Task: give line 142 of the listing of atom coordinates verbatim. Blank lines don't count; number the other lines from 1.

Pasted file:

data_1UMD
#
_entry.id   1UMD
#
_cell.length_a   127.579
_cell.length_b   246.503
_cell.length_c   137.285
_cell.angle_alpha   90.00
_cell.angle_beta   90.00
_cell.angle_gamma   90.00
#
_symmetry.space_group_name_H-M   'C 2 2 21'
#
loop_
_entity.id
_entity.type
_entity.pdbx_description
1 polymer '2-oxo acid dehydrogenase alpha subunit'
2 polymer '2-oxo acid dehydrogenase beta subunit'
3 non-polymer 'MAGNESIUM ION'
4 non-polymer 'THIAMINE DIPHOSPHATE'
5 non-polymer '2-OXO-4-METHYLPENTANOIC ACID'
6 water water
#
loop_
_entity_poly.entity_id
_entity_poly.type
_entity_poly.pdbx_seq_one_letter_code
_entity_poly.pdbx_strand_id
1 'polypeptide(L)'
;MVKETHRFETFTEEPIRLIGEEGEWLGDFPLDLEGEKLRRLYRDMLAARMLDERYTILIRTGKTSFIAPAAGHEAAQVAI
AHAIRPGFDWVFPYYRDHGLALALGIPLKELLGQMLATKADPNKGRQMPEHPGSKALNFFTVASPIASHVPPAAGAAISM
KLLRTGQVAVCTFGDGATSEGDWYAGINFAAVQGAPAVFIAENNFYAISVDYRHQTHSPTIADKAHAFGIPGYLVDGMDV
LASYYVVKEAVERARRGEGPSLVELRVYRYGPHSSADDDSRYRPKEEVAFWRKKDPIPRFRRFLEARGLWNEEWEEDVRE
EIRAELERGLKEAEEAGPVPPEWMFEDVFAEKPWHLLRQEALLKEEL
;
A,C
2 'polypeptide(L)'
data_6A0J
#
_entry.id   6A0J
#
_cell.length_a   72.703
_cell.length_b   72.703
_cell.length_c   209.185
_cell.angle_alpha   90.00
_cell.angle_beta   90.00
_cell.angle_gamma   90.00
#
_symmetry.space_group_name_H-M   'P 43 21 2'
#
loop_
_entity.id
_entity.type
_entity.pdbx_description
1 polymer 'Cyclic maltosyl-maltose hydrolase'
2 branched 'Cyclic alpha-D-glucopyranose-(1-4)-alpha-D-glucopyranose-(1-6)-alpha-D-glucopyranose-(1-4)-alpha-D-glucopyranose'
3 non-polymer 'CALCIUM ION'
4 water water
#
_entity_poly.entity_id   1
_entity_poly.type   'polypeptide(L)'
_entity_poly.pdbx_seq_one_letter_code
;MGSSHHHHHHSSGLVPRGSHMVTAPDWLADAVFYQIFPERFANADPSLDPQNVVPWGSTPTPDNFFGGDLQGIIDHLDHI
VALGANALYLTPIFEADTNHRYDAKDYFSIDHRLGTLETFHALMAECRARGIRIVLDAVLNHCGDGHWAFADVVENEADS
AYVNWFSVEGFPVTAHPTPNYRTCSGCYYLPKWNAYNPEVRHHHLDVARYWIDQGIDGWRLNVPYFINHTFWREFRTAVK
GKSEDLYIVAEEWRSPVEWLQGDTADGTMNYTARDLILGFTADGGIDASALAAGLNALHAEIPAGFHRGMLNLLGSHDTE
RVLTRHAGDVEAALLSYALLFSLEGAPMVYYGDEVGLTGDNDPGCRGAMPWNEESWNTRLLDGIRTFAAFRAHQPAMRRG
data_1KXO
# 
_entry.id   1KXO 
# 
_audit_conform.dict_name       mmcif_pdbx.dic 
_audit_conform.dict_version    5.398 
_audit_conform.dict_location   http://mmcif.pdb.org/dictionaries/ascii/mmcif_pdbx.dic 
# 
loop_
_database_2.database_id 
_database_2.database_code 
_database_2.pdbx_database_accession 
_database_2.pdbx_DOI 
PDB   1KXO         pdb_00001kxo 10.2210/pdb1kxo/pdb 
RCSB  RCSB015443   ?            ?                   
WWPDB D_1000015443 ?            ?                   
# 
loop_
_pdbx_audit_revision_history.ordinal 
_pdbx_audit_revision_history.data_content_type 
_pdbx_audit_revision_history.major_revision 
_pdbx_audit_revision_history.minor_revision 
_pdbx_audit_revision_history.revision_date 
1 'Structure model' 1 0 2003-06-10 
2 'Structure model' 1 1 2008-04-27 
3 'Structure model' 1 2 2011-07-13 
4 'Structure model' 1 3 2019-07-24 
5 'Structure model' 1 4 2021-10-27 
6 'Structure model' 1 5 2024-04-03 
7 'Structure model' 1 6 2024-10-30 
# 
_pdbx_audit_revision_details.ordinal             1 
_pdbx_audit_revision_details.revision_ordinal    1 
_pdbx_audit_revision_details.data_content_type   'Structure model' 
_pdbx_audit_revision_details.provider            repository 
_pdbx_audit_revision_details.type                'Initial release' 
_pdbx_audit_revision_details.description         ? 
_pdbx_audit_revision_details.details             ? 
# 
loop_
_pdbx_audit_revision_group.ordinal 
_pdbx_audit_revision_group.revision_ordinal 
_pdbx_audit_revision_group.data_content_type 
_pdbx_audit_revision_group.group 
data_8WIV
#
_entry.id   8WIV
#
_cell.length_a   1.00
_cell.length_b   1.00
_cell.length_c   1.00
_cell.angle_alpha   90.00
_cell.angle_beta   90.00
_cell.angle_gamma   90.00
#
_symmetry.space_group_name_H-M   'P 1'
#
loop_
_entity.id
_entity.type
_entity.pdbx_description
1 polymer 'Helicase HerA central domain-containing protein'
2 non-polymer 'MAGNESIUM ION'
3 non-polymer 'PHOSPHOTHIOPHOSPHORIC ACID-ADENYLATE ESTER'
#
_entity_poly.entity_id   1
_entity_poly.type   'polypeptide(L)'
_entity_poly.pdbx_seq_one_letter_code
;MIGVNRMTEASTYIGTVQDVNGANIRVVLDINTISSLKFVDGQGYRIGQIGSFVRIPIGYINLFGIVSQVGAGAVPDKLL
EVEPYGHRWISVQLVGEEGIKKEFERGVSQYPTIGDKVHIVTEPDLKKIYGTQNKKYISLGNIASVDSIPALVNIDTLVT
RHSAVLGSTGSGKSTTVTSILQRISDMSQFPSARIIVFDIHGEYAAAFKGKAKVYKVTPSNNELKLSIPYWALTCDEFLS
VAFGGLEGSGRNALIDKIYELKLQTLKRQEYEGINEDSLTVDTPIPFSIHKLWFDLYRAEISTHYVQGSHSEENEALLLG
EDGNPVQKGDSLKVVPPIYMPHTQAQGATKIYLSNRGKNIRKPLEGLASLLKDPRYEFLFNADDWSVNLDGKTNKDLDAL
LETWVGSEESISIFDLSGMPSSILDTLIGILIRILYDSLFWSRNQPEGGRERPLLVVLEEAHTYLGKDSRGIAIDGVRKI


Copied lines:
LETWVGSEESISIFDLSGMPSSILDTLIGILIRILYDSLFWSRNQPEGGRERPLLVVLEEAHTYLGKDSRGIAIDGVRKI